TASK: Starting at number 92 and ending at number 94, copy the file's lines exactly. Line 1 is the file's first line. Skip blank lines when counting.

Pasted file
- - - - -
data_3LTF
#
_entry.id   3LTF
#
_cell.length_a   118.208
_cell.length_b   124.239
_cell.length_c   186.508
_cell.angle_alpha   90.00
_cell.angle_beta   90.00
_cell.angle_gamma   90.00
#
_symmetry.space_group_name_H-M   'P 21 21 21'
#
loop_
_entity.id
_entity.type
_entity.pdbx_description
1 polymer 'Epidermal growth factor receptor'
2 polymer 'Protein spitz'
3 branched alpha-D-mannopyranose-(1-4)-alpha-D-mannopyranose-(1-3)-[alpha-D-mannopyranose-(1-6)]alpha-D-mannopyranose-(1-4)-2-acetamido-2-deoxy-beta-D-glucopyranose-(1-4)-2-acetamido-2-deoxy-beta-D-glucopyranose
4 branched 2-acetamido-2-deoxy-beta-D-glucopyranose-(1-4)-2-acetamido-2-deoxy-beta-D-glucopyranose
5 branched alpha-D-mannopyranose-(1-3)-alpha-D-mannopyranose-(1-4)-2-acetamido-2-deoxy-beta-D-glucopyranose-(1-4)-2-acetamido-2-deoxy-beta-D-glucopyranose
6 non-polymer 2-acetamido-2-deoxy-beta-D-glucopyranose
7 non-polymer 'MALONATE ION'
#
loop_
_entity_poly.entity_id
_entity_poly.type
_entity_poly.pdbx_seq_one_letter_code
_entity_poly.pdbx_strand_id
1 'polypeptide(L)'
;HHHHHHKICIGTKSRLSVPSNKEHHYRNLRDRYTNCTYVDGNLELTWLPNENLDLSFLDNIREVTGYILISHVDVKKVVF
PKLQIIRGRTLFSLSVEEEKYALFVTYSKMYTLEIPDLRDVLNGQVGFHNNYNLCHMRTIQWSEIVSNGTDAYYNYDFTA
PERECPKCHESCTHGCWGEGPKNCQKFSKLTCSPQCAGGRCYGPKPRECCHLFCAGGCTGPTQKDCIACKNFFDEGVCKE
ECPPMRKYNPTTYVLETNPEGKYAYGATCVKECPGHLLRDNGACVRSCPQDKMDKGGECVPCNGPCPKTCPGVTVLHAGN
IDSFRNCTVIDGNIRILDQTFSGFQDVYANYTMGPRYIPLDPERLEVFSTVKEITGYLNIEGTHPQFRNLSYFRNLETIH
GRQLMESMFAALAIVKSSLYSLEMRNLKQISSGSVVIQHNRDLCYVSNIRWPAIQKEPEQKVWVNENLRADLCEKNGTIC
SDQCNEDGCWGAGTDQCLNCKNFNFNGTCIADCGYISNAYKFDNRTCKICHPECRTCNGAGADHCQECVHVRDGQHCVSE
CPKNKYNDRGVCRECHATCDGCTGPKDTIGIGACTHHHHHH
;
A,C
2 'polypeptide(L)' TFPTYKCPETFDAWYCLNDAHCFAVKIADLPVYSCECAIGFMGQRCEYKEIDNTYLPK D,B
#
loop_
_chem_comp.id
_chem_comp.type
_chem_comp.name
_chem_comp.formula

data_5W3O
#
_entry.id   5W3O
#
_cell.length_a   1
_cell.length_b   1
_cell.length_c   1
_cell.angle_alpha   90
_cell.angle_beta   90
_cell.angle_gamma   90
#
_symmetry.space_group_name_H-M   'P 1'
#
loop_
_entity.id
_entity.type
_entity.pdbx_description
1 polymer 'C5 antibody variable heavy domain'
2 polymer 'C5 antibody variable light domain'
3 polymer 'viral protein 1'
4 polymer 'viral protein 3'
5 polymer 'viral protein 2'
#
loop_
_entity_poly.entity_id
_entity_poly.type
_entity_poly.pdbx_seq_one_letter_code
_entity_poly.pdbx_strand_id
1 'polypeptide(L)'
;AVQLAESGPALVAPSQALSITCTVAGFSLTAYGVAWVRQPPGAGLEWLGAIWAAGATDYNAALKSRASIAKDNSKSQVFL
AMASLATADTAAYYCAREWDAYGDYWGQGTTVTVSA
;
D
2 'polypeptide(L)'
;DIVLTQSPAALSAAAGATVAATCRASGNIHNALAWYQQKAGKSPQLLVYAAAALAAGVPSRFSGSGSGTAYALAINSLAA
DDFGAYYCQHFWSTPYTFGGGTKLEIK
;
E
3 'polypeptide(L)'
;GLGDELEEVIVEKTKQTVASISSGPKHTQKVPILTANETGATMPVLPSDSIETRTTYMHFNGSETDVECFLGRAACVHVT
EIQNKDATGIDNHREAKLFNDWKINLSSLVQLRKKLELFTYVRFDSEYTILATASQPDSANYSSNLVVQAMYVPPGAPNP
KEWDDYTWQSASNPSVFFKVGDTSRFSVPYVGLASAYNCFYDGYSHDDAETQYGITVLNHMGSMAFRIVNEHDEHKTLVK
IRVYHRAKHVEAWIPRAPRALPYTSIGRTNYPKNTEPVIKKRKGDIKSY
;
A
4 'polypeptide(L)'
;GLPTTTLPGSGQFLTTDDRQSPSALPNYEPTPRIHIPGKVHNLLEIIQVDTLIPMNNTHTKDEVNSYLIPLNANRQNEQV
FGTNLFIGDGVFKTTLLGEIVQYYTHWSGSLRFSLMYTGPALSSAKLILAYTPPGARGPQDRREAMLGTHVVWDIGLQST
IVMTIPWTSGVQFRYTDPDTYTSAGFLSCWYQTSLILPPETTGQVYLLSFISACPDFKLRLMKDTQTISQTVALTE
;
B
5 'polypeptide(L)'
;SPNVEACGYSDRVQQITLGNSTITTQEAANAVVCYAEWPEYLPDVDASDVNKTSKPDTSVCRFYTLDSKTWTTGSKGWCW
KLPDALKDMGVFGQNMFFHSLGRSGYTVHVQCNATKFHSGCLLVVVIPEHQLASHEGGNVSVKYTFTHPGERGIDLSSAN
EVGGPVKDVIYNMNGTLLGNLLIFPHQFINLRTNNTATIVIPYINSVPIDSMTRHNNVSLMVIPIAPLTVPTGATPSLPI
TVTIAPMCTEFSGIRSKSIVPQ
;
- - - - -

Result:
;
A
4 'polypeptide(L)'